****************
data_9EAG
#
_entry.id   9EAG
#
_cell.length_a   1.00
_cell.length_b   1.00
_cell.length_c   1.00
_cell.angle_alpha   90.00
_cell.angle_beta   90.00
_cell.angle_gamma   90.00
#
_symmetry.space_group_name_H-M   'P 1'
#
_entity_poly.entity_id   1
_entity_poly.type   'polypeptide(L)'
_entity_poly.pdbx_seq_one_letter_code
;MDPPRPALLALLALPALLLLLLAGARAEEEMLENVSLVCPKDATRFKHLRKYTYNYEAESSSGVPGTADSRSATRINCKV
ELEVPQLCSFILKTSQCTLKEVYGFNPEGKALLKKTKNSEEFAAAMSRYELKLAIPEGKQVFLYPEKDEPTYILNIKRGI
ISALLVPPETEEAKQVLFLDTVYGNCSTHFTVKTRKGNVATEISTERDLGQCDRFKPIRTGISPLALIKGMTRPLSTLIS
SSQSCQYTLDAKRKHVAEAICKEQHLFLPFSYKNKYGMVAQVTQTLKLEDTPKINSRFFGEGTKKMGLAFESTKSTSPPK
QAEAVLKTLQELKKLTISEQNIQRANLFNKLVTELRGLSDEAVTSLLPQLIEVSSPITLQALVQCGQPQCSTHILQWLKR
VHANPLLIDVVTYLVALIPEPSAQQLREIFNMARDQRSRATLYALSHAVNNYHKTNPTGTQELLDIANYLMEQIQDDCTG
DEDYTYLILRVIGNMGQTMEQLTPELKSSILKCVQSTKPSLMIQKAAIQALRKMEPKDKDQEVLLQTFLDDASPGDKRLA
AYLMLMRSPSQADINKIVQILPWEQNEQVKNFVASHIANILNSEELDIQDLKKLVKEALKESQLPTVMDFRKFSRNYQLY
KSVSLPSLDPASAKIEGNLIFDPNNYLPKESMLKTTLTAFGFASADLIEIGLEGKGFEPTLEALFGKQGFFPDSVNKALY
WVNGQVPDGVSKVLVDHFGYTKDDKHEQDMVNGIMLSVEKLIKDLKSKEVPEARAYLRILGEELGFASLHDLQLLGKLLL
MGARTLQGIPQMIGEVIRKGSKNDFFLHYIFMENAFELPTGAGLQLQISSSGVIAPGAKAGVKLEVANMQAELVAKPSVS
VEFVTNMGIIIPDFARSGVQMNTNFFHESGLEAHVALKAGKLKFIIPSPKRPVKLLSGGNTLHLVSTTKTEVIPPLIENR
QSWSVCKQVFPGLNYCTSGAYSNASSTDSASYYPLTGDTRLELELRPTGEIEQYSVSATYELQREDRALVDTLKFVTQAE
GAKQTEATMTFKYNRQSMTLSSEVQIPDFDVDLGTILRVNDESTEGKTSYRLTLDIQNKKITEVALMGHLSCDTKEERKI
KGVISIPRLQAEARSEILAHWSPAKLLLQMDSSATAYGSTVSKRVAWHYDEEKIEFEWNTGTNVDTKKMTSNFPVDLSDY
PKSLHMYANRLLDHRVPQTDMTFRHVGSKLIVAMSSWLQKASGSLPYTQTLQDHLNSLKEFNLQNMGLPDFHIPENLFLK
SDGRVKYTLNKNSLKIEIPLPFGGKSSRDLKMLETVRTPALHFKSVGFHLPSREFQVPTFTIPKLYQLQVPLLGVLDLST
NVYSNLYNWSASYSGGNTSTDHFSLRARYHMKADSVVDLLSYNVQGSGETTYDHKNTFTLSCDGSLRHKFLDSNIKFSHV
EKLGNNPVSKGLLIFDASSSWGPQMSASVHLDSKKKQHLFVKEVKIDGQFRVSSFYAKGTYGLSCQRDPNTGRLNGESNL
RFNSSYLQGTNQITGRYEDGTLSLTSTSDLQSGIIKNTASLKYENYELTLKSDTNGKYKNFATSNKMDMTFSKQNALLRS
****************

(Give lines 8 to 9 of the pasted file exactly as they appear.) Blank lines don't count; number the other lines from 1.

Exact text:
_cell.angle_alpha   90.00
_cell.angle_beta   90.00